Archive for the ‘Unbreakable’ Category

Best superhero scenes

June 20, 2007

I do like lists, especially movie ones. Here’s an MSNBC article about the best superhero movie scenes (most of which are of recent vintage).

Here’s a sample:

Later, Peter will realize the man who killed Uncle Ben is the burglar he let go (allowing him to kill Uncle Ben), and so he will fight crime, not for revenge, as Batman does, or simply to do good, as Superman does, but out of guilt. Not only is guilt a more complex, more adult emotion, it’s more universal. Few of us walk around every day with revenge in our hearts, but the weight of the guilt in the world is heavier than gravity. Another reason Spider-Man is so popular.

An excellent scene, and well put. Establishing motivation for superheroes is sometimes deemed unecessary, because people already have a basic idea of what the hero’s all about, and there’s a built-in audience anyway. But director Sam Raimi decided to tweak S-M’s motivation just a teeny bit, and the result is a much more complex Spider-Man than even is in the comic books.

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46 – Unbreakable

December 1, 2000

M. Night Shyamalan’s follow-up to the wildly successful masterpiece The Sixth Sense is at once arresting and mesmerizing, despite some plot problems. Unbreakable reunites Shyamalan with his Sixth Sense star, Bruce Willis, and reunites Willis with his Die Hard: With a Vengeance costar, Samuel L. Jackson. There are infinite movies in which a solid storyline was done in by mediocre acting; this is not one of those movies.

Willis stars as David Dunn, a security guard at a fictional college (the film is set in Philadelphia, however). David’s life is listless, dulled by sadness. Even though he lives in the same house as his wife (Robin Wright Penn), they sleep in separate rooms – he with their son – and he’s even traveled to New York to interview for a new job. However, the train carrying David back to Philadelphia from New York collides with another train. The disaster costs over 100 people their lives – and only David walks away. Like Jeff Bridges’ character in Fearless, David must reevaluate his life, but unlike the Bridges character, he’s not sure his survival has any kind of deep meaning attached.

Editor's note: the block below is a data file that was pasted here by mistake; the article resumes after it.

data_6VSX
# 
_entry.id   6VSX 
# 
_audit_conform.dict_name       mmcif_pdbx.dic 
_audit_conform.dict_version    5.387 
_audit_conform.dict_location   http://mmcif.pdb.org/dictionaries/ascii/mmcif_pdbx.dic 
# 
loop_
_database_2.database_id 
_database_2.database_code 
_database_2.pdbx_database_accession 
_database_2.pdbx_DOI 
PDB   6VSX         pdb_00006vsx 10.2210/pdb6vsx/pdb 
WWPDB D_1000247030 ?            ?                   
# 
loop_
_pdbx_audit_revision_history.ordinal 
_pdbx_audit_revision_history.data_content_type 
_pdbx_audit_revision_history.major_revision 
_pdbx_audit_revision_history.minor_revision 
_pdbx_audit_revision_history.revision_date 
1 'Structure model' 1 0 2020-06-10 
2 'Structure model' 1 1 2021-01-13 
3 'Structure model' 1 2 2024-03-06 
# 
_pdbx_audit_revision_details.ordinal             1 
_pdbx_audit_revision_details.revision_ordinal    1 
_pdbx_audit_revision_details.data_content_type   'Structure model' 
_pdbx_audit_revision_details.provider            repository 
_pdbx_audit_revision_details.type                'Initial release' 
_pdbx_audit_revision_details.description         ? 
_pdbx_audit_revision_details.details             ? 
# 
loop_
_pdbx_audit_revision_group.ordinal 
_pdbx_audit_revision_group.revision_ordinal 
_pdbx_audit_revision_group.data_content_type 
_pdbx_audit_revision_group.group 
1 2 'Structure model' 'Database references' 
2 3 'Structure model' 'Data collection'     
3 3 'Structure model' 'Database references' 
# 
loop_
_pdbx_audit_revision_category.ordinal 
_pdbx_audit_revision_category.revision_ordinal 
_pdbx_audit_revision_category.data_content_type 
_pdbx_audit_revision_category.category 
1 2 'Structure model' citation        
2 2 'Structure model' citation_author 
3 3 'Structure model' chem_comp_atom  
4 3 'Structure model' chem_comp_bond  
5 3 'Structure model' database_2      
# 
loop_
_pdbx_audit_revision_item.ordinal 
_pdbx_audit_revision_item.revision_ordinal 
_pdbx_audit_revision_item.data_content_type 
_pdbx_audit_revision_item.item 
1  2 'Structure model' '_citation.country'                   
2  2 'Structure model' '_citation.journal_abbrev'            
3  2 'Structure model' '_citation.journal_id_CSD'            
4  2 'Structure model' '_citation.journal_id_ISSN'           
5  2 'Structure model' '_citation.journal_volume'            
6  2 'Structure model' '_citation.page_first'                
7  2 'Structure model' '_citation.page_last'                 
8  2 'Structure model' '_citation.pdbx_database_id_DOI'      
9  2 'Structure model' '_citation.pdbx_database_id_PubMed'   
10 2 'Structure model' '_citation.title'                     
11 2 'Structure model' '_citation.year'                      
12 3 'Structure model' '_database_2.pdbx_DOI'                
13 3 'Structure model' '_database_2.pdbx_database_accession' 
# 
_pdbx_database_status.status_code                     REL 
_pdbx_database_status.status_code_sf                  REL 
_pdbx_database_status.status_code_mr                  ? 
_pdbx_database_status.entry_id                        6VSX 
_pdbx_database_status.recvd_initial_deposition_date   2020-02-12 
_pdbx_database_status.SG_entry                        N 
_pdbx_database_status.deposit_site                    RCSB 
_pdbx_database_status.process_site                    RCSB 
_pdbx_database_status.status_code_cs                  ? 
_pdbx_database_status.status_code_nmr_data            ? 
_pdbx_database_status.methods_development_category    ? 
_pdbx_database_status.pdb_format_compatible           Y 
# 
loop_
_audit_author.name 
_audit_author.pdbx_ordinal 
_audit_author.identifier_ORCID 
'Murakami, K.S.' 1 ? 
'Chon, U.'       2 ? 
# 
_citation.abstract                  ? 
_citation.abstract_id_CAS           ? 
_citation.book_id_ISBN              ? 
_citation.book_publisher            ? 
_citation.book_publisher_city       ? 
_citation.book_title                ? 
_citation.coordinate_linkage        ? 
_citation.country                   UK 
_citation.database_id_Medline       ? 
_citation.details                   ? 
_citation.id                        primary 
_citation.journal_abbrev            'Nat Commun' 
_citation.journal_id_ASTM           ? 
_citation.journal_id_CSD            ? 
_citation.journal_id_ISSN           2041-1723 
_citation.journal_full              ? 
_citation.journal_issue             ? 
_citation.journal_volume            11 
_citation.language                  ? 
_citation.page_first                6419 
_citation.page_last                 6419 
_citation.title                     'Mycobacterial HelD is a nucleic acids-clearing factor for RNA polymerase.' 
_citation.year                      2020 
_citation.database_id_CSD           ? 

Enter Elijah Price (Samuel L. Jackson). As we see from the opening scene, Elijah was born with one of those ever-popular (in movies) rare bone disorders. This one means his bones are extremely porous. When Elijah meets David, he’s already suffered 54 breaks over the course of his life and gets by with a cane. Elijah’s vocation is comic-book owner and collector. And he feels that David’s survival really DOES have some kind of meaning. You see, Elijah’s life is basically consumed by comic books, and he sees parallels between the fantasy worlds they depict and the real world itself. Elijah has been searching for years for his opposite – while he is perpetually lame, he figures, there must be one who never gets sick or injured. And he believes David is that person.